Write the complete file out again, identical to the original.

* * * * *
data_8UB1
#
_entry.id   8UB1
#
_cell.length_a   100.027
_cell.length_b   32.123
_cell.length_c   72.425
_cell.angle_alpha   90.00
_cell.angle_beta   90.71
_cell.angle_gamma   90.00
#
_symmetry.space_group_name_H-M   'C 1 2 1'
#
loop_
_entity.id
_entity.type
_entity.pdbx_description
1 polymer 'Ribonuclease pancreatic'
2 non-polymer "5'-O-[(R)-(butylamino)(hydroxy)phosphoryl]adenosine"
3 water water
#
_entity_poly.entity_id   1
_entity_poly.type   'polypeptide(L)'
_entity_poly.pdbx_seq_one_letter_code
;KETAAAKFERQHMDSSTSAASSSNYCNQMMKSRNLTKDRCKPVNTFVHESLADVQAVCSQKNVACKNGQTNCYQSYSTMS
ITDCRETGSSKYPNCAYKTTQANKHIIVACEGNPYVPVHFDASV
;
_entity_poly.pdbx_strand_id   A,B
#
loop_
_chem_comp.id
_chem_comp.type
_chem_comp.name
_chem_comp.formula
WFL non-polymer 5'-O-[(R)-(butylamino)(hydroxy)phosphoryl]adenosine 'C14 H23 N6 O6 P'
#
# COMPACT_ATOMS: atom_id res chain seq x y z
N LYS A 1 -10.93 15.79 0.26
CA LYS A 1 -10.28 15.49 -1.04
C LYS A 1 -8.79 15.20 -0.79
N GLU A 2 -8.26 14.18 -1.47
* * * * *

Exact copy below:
data_8UB1
#
_entry.id   8UB1
#
_cell.length_a   100.027
_cell.length_b   32.123
_cell.length_c   72.425
_cell.angle_alpha   90.00
_cell.angle_beta   90.71
_cell.angle_gamma   90.00
#
_symmetry.space_group_name_H-M   'C 1 2 1'
#
loop_
_entity.id
_entity.type
_entity.pdbx_description
1 polymer 'Ribonuclease pancreatic'
2 non-polymer "5'-O-[(R)-(butylamino)(hydroxy)phosphoryl]adenosine"
3 water water
#
_entity_poly.entity_id   1
_entity_poly.type   'polypeptide(L)'
_entity_poly.pdbx_seq_one_letter_code
;KETAAAKFERQHMDSSTSAASSSNYCNQMMKSRNLTKDRCKPVNTFVHESLADVQAVCSQKNVACKNGQTNCYQSYSTMS
ITDCRETGSSKYPNCAYKTTQANKHIIVACEGNPYVPVHFDASV
;
_entity_poly.pdbx_strand_id   A,B
#
loop_
_chem_comp.id
_chem_comp.type
_chem_comp.name
_chem_comp.formula
WFL non-polymer 5'-O-[(R)-(butylamino)(hydroxy)phosphoryl]adenosine 'C14 H23 N6 O6 P'
#
# COMPACT_ATOMS: atom_id res chain seq x y z
N LYS A 1 -10.93 15.79 0.26
CA LYS A 1 -10.28 15.49 -1.04
C LYS A 1 -8.79 15.20 -0.79
N GLU A 2 -8.26 14.18 -1.47